On the heels of two recent articles on the causes and effects of the high rate of incarceration among certain segments of the population, an editorial in today’s
Los Angeles Times
says that despite a drop in violent crime over the past two decades, poor urban neighborhoods remain violent.
The articles observed come from academic Heather Ann Thompson for the
and New York U.S. district court judge Jed Rakoff for the
New York Review of Books
. Thompson primarily observed the links between the nation’s explosive rate of incarceration; the war on drugs, and the devastating effects of both that work to destabilize communities, particularly in urban neighborhoods. Rakoff surveyed a plea bargaining system that has led to a remarkably high number of people pleading guilty to crimes they did not commit. The
opinion writer Scott Martelle presents both writers’ takes on the over-incarceration of poor urban residents, but also writes:
Neither gets at an underlying but contributing phenomenon that jarred me earlier in my journalism career when I spent a lot of time talking with young African American men in Detroit. Many lived with the expectation that they eventually would wind up in jail, a function more of the street culture and their perceptions of the criminal justice system than any direct intent to commit crimes. Part nihilism, part fatalism, it’s an outlook that both feeds into and is a result of a law-enforcement system that ensnares people of color at higher rates than it does whites.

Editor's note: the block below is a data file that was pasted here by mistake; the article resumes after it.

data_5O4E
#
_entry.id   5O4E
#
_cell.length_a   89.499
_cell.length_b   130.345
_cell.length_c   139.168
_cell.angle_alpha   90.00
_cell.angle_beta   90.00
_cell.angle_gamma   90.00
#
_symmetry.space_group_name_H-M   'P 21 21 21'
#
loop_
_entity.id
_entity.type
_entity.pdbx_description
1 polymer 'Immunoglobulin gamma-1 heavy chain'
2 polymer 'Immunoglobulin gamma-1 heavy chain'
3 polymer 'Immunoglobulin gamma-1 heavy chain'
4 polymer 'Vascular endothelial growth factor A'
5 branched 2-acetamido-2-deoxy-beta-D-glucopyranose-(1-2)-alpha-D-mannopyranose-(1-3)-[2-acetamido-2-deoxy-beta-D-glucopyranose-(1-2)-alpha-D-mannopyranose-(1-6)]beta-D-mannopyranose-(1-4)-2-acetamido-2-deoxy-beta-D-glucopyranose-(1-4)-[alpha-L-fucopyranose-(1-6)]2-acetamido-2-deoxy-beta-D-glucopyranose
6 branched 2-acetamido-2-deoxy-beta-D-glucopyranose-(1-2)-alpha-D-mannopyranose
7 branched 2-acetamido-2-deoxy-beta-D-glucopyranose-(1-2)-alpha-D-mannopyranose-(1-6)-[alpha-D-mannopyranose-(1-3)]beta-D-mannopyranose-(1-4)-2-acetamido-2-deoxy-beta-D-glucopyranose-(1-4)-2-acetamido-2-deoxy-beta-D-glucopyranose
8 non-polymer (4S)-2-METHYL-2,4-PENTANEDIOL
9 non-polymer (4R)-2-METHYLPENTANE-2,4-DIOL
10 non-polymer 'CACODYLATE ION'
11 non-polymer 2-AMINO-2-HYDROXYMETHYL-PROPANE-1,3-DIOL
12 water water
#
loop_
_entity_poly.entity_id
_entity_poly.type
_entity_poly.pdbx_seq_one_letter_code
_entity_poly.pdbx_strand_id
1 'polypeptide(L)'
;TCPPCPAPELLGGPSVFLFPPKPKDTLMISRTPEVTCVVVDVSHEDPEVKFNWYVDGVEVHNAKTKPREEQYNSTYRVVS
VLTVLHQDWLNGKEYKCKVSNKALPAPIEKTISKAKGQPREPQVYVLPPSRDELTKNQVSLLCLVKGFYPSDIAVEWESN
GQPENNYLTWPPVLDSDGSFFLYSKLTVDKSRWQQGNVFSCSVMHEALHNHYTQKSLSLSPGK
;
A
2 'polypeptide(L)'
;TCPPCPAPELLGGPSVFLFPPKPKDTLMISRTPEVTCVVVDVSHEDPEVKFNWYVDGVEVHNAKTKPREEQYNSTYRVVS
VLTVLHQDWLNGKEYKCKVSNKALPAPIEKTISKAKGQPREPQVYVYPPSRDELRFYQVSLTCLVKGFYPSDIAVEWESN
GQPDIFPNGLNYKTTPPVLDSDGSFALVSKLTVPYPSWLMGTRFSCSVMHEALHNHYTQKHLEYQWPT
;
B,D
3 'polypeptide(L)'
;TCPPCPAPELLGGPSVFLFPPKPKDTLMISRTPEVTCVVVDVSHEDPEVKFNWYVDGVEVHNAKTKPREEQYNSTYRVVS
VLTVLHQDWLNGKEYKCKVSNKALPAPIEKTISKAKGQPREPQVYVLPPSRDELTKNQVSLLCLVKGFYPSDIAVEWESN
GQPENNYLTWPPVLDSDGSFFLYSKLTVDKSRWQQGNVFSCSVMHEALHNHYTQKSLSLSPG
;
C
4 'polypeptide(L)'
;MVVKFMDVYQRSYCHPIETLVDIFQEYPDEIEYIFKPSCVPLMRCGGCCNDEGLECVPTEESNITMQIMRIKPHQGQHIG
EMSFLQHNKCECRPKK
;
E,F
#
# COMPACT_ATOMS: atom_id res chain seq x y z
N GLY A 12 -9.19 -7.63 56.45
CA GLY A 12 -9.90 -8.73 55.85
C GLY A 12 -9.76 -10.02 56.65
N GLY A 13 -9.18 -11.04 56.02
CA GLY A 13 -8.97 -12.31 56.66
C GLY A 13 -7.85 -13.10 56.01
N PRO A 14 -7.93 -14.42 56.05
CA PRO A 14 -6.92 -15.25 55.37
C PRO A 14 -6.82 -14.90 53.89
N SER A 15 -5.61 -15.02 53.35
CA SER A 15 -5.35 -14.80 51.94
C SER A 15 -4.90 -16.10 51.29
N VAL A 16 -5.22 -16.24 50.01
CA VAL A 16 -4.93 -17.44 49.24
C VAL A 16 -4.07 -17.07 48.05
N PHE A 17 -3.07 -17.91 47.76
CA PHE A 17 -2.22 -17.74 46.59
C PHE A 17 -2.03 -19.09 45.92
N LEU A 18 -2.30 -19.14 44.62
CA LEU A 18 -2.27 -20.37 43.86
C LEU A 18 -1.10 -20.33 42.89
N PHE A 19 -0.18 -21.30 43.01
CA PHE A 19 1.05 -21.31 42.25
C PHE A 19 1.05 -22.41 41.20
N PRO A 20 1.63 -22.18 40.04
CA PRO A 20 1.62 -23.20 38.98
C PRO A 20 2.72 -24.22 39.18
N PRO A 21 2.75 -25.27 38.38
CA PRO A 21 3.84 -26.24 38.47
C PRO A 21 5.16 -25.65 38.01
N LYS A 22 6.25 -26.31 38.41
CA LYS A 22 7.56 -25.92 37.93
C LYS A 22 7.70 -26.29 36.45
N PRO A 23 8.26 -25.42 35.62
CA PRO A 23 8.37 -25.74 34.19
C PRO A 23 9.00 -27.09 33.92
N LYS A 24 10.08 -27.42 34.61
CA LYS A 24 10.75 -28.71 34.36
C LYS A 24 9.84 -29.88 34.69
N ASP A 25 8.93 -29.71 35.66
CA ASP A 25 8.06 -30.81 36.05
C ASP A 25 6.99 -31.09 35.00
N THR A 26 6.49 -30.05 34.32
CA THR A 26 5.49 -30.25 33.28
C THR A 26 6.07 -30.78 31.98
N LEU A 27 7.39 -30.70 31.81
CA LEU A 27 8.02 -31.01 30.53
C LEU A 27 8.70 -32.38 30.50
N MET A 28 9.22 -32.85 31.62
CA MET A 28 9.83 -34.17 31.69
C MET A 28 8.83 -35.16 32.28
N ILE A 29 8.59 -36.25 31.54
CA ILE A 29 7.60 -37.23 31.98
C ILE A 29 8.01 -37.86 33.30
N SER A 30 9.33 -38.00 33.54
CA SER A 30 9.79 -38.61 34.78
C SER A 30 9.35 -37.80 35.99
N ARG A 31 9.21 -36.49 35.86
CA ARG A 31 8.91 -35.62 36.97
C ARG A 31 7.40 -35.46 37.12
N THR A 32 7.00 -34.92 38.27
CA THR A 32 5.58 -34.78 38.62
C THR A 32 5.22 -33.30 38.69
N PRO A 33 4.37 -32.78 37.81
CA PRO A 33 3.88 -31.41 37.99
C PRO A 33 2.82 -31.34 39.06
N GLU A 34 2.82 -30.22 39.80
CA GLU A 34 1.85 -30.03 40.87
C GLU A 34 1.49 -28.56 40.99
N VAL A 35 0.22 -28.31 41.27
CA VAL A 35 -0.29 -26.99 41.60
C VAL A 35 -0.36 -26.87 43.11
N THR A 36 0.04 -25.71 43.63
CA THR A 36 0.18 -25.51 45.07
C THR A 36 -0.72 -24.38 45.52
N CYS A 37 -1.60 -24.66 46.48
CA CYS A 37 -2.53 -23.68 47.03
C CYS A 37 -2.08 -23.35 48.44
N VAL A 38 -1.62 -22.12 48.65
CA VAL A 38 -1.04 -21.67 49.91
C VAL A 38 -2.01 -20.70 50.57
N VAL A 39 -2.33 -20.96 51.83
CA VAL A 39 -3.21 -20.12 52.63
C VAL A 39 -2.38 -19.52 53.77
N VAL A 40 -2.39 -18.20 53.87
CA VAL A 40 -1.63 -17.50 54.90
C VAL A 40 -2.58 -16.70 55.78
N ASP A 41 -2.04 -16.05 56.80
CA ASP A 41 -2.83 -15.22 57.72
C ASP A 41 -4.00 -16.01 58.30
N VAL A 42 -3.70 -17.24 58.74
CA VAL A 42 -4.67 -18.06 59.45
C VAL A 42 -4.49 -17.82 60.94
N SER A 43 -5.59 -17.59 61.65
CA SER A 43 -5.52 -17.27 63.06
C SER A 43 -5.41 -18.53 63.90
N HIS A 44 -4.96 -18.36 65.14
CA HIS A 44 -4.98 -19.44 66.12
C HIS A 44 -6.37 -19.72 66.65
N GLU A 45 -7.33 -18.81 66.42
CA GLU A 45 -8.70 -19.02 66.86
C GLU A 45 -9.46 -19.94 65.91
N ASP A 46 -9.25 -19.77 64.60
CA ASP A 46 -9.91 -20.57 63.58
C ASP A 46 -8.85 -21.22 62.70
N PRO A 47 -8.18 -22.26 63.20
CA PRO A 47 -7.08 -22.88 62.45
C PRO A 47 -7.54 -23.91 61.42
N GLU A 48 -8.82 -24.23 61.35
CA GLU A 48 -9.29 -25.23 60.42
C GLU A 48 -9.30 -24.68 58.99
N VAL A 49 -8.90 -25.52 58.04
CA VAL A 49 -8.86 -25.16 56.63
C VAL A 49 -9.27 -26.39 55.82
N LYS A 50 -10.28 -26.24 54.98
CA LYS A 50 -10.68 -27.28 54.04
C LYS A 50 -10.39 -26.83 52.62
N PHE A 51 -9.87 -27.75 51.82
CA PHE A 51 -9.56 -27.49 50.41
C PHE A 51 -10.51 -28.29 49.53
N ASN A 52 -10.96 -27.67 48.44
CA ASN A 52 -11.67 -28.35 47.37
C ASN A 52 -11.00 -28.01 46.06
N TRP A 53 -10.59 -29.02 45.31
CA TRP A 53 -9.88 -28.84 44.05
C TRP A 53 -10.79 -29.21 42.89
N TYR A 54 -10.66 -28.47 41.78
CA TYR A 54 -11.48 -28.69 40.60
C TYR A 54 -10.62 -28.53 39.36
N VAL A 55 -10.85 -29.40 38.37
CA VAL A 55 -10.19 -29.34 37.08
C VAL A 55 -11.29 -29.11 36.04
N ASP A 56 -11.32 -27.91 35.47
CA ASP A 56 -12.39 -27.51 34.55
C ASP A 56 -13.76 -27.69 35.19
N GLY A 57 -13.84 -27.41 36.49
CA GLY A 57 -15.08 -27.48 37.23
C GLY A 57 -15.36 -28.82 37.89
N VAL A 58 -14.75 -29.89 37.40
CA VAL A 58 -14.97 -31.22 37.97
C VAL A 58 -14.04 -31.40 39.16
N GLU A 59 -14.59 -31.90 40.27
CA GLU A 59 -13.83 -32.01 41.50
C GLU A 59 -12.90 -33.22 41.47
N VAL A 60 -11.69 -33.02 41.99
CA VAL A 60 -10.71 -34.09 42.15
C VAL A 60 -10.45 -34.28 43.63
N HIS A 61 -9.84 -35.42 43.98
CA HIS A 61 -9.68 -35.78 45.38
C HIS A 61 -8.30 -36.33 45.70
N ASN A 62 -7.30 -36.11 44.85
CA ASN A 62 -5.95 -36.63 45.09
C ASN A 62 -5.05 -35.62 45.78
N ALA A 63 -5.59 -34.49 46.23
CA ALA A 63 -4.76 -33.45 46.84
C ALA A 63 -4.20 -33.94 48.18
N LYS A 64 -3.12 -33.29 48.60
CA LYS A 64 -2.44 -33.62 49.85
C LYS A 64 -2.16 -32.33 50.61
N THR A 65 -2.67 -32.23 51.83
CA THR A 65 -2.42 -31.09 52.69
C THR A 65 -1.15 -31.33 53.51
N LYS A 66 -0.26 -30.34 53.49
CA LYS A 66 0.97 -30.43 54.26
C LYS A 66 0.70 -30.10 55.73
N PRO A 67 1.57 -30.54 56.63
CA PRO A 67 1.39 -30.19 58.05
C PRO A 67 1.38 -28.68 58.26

While Thompson concluded that incarceration levels are tied to the war on drugs and other policies that disproportionately affected poor African American men, Rakoff contends that many people in impoverished communities land in prison because they have been strong-armed by prosecutors offering deals that seem like the lesser of two evils. The incentive to avoid a potentially harsher sentence after trial is what Rakoff says leads the innocent to plead guilty.
Last year in the federal system, fewer than 3% of cases went to trial and 30 of the 321 people exonerated by DNA evidence had entered a guilty plea. To circumvent the high rate of plea deals and provide oversight of prosecutors, Rakoff suggests bringing in a third party to oversee the plea bargaining system.
Still, better and broader solutions must be found. We need to look more closely at these relationships, and at stabilizing neighborhoods. Justice is about more than just punishing criminals; it is about fairness and equitable treatment, something we’re sorely lacking. Rethinking incarceration policies and taking a saner approach to policing is a start.